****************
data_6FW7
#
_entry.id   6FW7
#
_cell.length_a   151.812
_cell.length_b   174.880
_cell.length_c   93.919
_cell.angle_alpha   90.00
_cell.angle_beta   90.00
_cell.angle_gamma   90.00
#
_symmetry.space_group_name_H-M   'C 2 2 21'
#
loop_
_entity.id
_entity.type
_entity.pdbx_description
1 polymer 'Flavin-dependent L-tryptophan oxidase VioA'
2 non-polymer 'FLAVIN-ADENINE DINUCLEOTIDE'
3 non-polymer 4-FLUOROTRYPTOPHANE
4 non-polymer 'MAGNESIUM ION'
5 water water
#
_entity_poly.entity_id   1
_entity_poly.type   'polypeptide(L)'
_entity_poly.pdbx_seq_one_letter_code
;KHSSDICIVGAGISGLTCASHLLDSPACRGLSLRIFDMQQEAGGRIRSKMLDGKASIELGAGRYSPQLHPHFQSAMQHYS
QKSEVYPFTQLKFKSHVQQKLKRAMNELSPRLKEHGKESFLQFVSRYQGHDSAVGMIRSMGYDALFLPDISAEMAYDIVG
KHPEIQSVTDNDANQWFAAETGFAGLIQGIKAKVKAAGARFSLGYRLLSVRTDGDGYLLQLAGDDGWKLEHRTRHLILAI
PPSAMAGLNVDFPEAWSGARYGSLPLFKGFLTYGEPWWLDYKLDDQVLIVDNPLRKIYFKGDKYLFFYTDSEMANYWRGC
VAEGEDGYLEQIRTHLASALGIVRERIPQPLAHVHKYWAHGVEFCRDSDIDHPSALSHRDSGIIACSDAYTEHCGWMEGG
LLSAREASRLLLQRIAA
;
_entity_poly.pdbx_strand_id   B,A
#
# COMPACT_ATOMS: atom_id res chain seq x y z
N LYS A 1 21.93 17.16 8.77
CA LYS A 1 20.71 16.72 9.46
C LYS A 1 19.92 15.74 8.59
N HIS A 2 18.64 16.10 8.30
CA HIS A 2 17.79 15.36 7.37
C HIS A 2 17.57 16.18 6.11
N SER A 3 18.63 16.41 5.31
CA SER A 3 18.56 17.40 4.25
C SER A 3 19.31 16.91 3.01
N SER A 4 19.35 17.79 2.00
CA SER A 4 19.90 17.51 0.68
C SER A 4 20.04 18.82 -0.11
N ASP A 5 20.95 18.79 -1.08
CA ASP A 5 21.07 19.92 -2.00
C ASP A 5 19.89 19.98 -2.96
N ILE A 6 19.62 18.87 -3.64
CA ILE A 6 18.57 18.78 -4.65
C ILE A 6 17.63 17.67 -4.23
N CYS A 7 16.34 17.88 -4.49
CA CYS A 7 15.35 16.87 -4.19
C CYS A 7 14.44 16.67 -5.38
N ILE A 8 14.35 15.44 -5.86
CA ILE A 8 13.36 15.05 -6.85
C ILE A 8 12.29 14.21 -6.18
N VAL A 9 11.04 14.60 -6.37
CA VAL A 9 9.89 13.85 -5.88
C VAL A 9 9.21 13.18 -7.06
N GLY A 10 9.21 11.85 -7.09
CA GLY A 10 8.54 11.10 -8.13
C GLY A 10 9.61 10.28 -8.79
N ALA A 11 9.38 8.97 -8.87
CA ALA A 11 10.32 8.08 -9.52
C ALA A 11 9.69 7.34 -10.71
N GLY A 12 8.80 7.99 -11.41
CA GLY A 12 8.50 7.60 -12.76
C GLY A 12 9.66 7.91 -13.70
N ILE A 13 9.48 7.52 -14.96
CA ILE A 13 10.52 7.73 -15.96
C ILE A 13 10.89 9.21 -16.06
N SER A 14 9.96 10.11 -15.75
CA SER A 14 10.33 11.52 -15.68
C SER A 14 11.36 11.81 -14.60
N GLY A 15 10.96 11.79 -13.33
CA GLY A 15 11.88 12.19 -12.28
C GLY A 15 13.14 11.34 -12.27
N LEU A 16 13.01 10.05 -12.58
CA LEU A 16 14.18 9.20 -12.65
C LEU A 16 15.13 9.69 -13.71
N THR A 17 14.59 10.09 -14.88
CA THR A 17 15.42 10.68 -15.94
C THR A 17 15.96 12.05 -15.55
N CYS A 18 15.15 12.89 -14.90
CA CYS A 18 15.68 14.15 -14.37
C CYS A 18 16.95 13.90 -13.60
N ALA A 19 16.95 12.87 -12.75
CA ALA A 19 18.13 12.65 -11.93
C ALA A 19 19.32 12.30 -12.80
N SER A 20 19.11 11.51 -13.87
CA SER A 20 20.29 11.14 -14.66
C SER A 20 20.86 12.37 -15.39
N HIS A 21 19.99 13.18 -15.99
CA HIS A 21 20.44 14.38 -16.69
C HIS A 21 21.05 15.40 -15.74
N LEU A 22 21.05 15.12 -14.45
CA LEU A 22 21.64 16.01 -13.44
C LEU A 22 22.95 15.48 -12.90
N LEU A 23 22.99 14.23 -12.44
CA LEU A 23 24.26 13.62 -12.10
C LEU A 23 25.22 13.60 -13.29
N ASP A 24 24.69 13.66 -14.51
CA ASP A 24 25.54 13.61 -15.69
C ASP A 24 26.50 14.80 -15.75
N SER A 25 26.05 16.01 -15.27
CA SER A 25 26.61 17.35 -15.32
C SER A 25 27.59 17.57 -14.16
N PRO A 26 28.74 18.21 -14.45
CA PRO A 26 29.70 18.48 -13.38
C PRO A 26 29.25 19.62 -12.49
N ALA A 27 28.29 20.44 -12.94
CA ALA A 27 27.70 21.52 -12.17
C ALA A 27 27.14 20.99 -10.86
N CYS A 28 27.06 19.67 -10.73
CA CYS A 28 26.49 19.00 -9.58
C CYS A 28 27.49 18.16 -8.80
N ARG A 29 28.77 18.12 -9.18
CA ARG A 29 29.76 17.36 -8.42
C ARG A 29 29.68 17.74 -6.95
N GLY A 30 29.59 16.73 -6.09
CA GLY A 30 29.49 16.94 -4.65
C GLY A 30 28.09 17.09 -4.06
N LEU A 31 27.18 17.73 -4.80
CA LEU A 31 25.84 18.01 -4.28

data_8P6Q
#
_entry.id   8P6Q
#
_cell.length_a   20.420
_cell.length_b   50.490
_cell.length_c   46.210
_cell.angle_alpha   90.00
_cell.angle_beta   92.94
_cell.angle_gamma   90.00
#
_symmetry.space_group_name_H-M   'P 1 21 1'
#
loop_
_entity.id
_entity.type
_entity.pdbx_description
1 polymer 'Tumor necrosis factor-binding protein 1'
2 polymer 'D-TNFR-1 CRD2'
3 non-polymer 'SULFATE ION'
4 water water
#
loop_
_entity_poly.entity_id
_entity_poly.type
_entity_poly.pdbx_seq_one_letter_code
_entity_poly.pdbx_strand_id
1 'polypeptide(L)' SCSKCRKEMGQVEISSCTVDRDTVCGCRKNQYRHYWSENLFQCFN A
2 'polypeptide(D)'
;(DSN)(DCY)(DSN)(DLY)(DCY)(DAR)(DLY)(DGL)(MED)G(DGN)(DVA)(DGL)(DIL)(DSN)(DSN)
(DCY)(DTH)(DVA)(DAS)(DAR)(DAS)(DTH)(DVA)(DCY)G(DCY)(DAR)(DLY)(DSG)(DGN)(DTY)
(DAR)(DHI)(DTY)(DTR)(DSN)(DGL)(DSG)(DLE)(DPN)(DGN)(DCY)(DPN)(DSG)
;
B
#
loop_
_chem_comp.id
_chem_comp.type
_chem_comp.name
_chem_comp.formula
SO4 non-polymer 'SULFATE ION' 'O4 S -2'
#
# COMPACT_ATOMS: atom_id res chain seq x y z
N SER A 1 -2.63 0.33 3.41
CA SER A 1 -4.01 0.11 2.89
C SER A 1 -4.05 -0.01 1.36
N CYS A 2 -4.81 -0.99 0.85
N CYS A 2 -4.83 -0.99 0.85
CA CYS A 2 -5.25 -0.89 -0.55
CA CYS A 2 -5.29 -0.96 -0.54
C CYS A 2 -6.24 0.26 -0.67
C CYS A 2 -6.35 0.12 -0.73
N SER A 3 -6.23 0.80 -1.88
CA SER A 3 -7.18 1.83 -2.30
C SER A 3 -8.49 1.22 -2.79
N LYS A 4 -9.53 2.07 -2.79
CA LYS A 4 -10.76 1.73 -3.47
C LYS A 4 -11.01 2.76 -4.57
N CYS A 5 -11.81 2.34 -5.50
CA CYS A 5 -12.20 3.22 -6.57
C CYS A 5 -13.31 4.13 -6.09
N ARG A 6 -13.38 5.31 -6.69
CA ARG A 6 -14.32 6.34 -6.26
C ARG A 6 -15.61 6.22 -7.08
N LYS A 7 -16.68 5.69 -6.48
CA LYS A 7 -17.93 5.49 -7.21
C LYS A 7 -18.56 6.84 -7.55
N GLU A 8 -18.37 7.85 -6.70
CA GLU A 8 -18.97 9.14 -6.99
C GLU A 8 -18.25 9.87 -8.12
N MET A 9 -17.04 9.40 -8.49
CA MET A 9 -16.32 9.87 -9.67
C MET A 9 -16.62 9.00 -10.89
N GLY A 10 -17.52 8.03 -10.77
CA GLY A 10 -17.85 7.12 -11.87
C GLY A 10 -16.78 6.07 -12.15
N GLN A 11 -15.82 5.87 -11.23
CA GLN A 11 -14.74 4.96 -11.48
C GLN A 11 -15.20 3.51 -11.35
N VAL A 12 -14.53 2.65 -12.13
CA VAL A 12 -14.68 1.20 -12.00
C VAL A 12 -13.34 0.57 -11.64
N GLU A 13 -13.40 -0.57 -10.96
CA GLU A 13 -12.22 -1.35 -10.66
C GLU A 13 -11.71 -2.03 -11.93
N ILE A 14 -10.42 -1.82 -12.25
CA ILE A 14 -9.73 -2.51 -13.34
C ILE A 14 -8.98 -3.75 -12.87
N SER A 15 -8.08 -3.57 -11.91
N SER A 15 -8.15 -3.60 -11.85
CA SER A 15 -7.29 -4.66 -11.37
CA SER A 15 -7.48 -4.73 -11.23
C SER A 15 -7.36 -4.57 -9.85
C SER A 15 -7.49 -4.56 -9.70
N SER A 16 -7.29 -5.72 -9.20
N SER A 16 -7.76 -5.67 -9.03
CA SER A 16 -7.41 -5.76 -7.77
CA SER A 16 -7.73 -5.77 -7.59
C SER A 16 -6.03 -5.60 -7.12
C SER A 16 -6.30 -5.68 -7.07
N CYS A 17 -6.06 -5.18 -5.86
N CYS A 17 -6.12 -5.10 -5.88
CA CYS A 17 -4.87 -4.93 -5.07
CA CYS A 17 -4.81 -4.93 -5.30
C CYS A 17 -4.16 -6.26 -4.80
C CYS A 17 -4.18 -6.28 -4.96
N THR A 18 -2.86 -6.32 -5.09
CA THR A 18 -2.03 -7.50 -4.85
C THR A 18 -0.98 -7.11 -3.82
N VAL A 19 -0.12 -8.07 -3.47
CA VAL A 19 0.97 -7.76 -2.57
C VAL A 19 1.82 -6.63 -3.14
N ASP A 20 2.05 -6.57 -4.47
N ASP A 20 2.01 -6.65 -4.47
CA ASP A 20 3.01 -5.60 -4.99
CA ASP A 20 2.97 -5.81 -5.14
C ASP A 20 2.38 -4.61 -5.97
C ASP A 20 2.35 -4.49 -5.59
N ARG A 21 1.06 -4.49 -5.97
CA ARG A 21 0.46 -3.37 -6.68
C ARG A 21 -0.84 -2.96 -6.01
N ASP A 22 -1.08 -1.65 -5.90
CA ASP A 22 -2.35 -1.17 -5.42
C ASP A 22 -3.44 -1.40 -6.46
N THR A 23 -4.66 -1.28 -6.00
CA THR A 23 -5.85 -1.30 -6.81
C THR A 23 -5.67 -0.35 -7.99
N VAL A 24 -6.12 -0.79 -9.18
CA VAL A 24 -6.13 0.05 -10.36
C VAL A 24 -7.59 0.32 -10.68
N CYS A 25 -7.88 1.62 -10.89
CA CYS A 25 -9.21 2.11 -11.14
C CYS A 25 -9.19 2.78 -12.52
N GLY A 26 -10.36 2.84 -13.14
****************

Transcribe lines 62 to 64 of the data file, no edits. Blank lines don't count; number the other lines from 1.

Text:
CA VAL A 9 9.89 13.85 -5.88
C VAL A 9 9.21 13.18 -7.06
N GLY A 10 9.21 11.85 -7.09